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Eyeglass lenses we recommend and when they are recommended

Many people know there are different types of eyeglass lenses but often don’t know which is best for them.

We have shared below the common ones we recommend and when they are recommended. Read on to learn.

Lenses are transparent optical devices that change the movement of light passing through them to make vision clear and/or more comfortable

Lenses fitted into a frame that can be worn in front of the face are called eyeglass lenses.

We recommend eyeglass lenses to;

  • Improve vision and relieve discomfort from refractive, eye focusing and coordination problems like myopia, hyperopia, astigmatism presbyopia, binocular vision disorders, etc
  • To protect the eyes and avoid discomfort from digital screen glare, light sensitivity and other eye hazards

We have classified the types of eyeglass lenses into 3 groups for easy understanding. The groups are not mutually exclusive, so a patient can be recommended a pair of eyeglass lenses that fall into the 3 groups namely;

  1. Eyeglass lenses for vision correction
  2. Eyeglass lenses according to lens materials
  3. Eyeglass lenses for eye protection

Eyeglass lenses for vision correction

Single vision lenses

These lenses have only one power in them. They are suitable for people who need a single lens power to see well at all distances (like young patients with myopia, hyperopia and astigmatism) or who want to improve their vision for only one distance (like some presbyopia patients).


These lenses have two powers in them.  These two lens powers are separated by a visible or invisible horizontal curve or line. The top part of the lens is for viewing objects at a far distance while the lower part is used to read or look at objects nearby.

These lenses are suitable for people who need two different lens powers to see far and near objects clearly (e.g. presbyopia patients)


These are eyeglass lenses with multiple powers, with no lines separating them the powers. They are also known as multifocal lenses or progressive lenses.

They are suitable for people who need multiple lens powers to see objects at all distances (far, intermediate and near) clearly (e.g. presbyopia patients). 

Eyeglass lens type according to materials

Regular plastic lenses

These lenses are made with CR-39 plastic material. They are widely available, cheaper than other lens materials and preferred by most people. They are lighter and less likely to break compared to glass. However, they are thicker than other types of plastic lenses.  The higher the lens prescription, the thicker the lenses. So, they are more suitable for low to moderate lens prescriptions.

Impact resistant lenses

These lenses are made with shatterproof materials. The common ones are polycarbonate and trivex lenses. They are thinner and lighter than regular plastic lenses but cost more than them. They provide 100% UV protection. So, no additional coating or photo treatment is required to get UV protection from them. Due to their impact-resistant nature, they are suitable for children and adults who are often exposed to hazards that can cause lens breakage.

High index lenses

These lenses are made with (high-index) plastics that bend light more efficiently than regular plastic lenses. So they can are able correct more refractive errors without being bulky. They are the thinnest and lightest of all lens materials and so are suitable for high lens prescriptions.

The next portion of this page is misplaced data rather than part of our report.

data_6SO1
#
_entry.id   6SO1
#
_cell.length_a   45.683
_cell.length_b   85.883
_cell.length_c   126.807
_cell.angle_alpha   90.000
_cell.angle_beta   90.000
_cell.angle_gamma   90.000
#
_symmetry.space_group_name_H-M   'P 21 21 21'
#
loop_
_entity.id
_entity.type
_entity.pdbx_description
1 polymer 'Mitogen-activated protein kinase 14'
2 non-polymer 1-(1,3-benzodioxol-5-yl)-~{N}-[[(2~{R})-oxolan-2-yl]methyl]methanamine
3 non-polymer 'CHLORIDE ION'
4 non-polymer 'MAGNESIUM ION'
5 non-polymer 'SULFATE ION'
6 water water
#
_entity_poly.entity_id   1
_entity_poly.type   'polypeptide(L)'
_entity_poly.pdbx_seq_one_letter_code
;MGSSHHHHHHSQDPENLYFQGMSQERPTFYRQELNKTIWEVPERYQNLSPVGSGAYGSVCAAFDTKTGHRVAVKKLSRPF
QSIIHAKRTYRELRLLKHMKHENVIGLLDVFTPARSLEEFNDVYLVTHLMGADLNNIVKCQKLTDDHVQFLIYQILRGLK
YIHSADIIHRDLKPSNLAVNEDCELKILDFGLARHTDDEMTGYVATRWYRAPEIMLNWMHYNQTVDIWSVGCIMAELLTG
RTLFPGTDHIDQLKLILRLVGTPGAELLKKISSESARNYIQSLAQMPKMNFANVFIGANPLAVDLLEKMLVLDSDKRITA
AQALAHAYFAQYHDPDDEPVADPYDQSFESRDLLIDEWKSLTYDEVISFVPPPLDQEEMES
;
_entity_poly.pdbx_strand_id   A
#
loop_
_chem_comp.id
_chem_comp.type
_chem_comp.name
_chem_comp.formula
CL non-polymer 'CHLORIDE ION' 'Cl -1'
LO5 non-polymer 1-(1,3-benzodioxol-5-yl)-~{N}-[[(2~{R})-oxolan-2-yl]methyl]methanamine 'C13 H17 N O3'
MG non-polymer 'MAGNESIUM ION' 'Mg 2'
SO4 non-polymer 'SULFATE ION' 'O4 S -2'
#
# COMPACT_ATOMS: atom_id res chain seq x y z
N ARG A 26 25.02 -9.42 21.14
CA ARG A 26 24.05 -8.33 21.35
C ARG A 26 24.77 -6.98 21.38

Eyeglass lenses for eye protection

These are non-prescription or vision correction lenses that have been coated or treated to enhance the lenses and protect the eyes from hazards like screen glare and sun radiation. 

Anti-reflective lenses

These lenses have an anti-reflective coating that minimizes reflections on the surfaces of lenses, thereby allowing more light to pass through them. This reduces glare and makes vision clearer and more comfortable. So, they are recommended to minimize light/glare sensitivity due to light reflections. As a minimum recommendation, all eyeglasses worn in front of your digital screens should have this coating.

Antiblue lenses

These are a higher grade of antireflective lenses. In addition to minimizing light reflections, they filter off a portion of the blue light wavelength which can cause blue light sensitivity and disrupt the sleep cycle when digital devices are used at night.  They are to minimize digital screen glare, blue light sensitivity and sleep disruptions.

Photochromic lenses

These are light-adaptive lenses. They have some elements embedded in them that are clear indoors but on exposure to the sun/UV rays undergo a chemical process that makes the lenses darken. The extent of darkening depends on the amount of UV radiation the lenses get exposed to. The more UV radiation, the darker the lenses and vice versa. After spending some time outside, when you go back indoors with the darkened lenses, the elements embedded in them reverse the chemical process, and the lenses gradually become clear again.

They are recommended to minimize light sensitivity and glare both indoors and under the sun. With an anti-reflective coating and blue light filters, they serve as all-in-one light protection glasses for people who spend time in front of digital devices and outdoors.

UV protection lenses

These are lenses that protect the eyes by blocking UV radiation. They either have in-built UV protection properties or are treated/coated to provide UV protection.

They are recommended for people who spend a lot of time in the sun and are often combined with other coatings to ensure full protection against harmful/uncomfortable light

To get a pair of eyeglasses lenses, visit our clinic. For enquiries call or chat with us on 09134343630. Click here for more options on how to reach us.